The only evidence presented by Quality to make its prima facie case consisted
of a 1992 appraisal study (Study) that was presented at Ms. Olingers request
for additional information after the hearing. Among other things,
the Study contained
photographs showing the exterior and interior of Qualitys building. Finally, Quality submitted
the trial testimony from Mr. Miller. (Petr. Ex. 1.) (Trial Tr. at
15-16, 21-22, 27.)
The Study was a fee appraisal explaining the market value of Qualitys building
as of 1992 that was to be utilized as a guide relative to
the amount of security that might be available for mortgage investment. (Petr.
Ex. 1 at 19.) The Court notes that generally accepted appraisal techniques
may be used to help determine physical depreciation in the absence of guidance
from the regulations, but when the regulations are clear, as they are in
this case, then those regulations govern. See King Indus. Corp. v. State
Bd. of Tax Commrs, 699 N.E.2d 338, 343 n.4 (noting that in any
mass appraisal system, certain properties are over-assessed and some are under-assessed. In
most states, these inevitable flaws in the mass appraisal techniques are corrected through
the presentation of evidence of actual value during the appeal process.)
While the Study does indicate a 30-year useful life for Qualitys building, it
does not reference the regulations in doing so. (Petr. Ex. 1 at
33.) Further, the Study describes the building as being constructed upon a
reinforced concrete foundation with reinforced slab flooring. (Petr. Ex. 1 at 25.)
In addition, the Study refers to Qualitys building simply as being supported
by a pre-engineered steel frame. (Petr. Ex. 1 at 25.) Such
descriptions do not support Qualitys contention that its building is a light pre-engineered
Also, the Court notes that the Study deals with 1992 figures that are
not relevant to the 1995 tax year. In this Court, each tax
year stands alone. See Barth, Inc. v. State Bd. of Tax Commrs,
699 N.E.2d 800, 808 n.14 (Ind. Tax Ct. 1998); see also Kent Co.
v. State Bd. of Tax Commrs, 685 N.E.2d 1156, 1159 (Ind. Tax Ct.
1997). As far as the pictures in the study are concerned, this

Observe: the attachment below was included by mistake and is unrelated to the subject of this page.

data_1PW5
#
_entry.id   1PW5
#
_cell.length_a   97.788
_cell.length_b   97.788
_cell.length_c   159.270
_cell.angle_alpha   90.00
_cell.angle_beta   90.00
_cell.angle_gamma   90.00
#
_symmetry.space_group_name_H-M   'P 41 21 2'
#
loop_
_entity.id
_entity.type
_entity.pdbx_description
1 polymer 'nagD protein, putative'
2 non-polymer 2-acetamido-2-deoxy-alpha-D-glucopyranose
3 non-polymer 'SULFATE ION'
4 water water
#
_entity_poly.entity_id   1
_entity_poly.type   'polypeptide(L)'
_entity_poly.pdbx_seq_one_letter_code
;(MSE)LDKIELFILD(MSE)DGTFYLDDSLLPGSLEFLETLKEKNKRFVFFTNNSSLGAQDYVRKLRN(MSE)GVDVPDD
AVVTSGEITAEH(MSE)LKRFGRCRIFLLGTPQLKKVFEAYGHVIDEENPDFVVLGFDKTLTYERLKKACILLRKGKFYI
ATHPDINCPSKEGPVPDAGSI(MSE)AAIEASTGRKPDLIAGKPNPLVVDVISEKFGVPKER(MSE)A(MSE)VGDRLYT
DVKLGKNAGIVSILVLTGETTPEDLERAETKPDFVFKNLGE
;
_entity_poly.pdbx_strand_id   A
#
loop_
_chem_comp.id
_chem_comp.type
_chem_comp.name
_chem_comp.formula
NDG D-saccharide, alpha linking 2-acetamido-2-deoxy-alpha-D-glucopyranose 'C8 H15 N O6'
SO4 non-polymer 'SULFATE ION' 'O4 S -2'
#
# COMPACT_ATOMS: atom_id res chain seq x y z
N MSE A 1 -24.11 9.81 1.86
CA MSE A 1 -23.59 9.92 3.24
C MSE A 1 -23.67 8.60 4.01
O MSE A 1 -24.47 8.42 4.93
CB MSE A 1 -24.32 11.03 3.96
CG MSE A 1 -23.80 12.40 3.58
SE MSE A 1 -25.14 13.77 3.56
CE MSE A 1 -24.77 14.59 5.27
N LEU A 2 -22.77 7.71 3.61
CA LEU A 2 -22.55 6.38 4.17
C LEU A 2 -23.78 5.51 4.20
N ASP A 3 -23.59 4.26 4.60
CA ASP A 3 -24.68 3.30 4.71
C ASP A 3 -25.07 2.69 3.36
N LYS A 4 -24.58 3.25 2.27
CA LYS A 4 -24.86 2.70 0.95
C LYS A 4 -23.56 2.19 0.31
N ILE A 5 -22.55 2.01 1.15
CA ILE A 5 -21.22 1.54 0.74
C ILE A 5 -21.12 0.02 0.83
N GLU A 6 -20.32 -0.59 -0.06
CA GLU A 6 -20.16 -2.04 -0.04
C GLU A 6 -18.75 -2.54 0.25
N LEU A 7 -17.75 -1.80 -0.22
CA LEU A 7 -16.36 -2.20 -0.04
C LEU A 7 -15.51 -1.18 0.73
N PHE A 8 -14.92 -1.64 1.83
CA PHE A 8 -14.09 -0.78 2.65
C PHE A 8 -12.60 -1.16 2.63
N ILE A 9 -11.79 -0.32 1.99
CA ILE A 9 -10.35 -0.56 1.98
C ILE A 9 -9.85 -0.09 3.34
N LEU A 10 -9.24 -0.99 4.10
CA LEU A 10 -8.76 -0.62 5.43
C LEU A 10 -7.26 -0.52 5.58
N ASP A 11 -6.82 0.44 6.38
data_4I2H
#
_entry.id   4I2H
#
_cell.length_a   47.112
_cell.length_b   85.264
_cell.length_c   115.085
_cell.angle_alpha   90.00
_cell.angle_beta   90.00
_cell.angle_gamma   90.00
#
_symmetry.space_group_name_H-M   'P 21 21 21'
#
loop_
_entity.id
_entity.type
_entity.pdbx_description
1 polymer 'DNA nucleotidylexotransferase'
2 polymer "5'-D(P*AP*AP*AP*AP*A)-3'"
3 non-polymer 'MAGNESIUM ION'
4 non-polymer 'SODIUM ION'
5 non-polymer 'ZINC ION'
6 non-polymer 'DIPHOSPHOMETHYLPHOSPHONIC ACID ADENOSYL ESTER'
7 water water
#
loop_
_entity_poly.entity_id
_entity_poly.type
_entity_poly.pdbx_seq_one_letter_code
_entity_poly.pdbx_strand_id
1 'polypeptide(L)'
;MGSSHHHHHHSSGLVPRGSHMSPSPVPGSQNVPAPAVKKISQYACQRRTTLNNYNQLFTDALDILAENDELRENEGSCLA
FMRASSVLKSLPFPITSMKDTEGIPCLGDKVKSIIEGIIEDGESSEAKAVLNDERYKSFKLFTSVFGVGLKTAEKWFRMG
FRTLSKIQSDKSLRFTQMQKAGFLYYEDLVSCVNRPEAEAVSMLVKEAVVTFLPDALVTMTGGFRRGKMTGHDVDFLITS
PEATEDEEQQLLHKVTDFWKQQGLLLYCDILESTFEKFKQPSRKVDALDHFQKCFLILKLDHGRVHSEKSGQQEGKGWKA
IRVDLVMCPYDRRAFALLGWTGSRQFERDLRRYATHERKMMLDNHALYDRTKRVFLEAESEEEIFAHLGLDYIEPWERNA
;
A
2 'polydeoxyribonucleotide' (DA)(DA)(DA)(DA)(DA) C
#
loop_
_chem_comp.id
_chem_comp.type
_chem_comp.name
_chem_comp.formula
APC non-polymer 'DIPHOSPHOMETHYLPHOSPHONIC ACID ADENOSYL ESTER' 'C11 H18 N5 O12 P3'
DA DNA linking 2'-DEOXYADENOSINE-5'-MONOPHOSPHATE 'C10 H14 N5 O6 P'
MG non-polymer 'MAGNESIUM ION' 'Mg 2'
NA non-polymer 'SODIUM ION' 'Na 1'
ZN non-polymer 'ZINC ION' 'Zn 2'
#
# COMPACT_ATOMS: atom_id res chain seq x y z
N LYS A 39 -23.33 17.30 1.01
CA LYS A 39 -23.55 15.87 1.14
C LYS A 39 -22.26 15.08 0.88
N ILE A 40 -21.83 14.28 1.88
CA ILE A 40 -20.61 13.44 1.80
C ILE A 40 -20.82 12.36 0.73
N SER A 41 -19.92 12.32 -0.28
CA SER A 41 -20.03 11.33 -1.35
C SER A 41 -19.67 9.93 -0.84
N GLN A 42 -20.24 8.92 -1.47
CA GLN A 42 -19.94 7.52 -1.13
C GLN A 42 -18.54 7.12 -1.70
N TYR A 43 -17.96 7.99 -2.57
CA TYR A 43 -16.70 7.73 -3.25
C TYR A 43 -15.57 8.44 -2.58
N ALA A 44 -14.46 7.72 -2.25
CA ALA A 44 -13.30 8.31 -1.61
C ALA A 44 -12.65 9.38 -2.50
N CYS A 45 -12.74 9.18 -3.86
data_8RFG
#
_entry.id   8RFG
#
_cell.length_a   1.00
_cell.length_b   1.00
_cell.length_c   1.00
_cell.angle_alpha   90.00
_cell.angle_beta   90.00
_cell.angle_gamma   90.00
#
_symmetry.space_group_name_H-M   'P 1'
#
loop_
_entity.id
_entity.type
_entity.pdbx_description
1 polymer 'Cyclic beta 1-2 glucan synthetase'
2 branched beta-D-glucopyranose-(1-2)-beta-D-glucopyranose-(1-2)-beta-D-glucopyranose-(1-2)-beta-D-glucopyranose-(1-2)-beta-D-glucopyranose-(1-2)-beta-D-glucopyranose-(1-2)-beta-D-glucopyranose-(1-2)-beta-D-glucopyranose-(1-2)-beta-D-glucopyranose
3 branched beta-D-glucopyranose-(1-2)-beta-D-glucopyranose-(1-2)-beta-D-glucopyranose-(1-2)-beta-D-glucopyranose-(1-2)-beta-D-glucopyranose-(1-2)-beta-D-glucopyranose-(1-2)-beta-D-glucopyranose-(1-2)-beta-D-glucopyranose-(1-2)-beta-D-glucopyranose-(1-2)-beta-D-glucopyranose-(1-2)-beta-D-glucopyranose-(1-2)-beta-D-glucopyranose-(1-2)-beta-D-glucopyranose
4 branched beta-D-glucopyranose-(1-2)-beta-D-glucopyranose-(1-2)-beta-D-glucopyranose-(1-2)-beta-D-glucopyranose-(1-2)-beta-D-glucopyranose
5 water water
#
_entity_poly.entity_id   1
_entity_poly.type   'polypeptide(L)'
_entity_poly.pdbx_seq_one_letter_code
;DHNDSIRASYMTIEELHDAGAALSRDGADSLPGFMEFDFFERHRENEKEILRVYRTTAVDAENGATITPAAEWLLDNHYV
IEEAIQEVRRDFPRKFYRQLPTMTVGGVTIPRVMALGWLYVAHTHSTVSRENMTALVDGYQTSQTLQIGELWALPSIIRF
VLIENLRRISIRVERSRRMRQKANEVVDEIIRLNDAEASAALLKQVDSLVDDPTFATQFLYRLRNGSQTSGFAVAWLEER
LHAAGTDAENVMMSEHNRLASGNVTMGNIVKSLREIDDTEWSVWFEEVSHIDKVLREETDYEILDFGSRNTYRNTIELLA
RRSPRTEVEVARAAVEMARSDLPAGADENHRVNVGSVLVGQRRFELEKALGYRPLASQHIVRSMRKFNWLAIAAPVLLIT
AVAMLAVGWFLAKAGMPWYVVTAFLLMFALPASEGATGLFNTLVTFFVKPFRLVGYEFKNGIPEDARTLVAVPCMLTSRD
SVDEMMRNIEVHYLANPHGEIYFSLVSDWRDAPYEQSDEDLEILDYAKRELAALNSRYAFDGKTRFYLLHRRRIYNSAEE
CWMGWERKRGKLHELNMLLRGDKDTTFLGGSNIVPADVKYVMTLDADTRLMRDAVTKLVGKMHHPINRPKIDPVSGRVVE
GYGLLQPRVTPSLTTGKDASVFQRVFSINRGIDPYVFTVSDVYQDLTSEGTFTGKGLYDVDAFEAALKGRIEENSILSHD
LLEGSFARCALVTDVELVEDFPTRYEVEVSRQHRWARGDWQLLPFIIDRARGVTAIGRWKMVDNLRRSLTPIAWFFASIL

Court has stated before that photographs, standing alone, do not constitute the evidence
needed to present a prima facie case. See Heart City Chrysler v.
State Bd. of Tax Commrs, 714 N.E.2d 329, 333 (Ind. Tax Ct. 1999)
(This Court has rejected attempts by taxpayers to put forth evidence such as
photographs without explanations.) Thus, neither the Study nor the submitted photos constitute
probative evidence in this instance.
Quality finally introduced the testimony of Mr. Miller in an effort to establish
Mr. Miller testified that, [W]e were asking that the thirty-year
life be applied to the subject property. It is a light pre-engineered
structure. (Trial Tr. at 15.) To support this statement, Mr. Miller
submitted the final determination of the State Board for the 1992 tax year,
showing that a thirty-year table was used. (Trial Tr. at 21.)
As noted above, however, each tax year stands alone. See supra at
6. Thus, this evidence does not help Qualitys case.
In addition, Mr. Miller stated that, [T]here were other Quality . . .
[s]tores that were depreciated off a thirty-year life. (Trial Tr. at 16.)
However, in support of this statement, Quality only introduced the property record
cards from two of its other stores. (Petr. Exs. 5 & 6.)
At trial, Mr. Miller admitted that the cards themselves do not show how
much physical depreciation was applied to the buildings. (Trial Tr. at 21.)
Therefore, this evidence does not help Qualitys case either, since these conclusory
statements are nothing more than bare allegations that cannot constitute probative evidence.
See Heart City Chrysler, 714 N.E.2d at 333 (This Court will not substitute
conclusory statements for probative evidence); see also Herb v. State Bd. of Tax
Commrs, 656 N.E.2d 890, 893 (Ind. Tax Ct. 1995) (Allegations, unsupported by factual
evidence, remain mere allegations.). Therefore, Millers testimony also fails to constitute the
probative evidence needed to establish a prima facie case. The Court therefore
finds that Quality has failed to establish a prima facie case concerning its
assessment. Thus, the State Board was not required to rebut any of
Qualitys evidence. As a result, the State Boards final determination will stand.
For the reasons stated above, the Court AFFIRMS the final determination of the
State Board in this case.
Neither party asserts that Qualitys building is a fire-resistant building
not listed elsewhere in the regulations.
In addition to the photographs, the study contained a detailed
history of the area surrounding Qualitys building, as well as an analysis of
Qualitys building under the cost, sales comparison and income capitalization methods of valuing
real estate. (Petr. Ex. 1).
The Court notes that Mr. Millers testimony could be interpreted
as that of an expert witness. The United States Supreme Court has
recently stated that expert testimony is admissible only if it is both relevant
and reliable. See Kumho Tire Co., Ltd. v. Carmichael, 526 U.S. 137,
141, 119 S.Ct. 1167, 1171 (1999), Daubert v. Merrell Dow Pharmaceuticals, Inc., 509
U.S. 579, 597, 113 S.Ct. 2786, 2799 (1993). The Court will not
speculate as to whether Mr. Miller is an expert witness or not in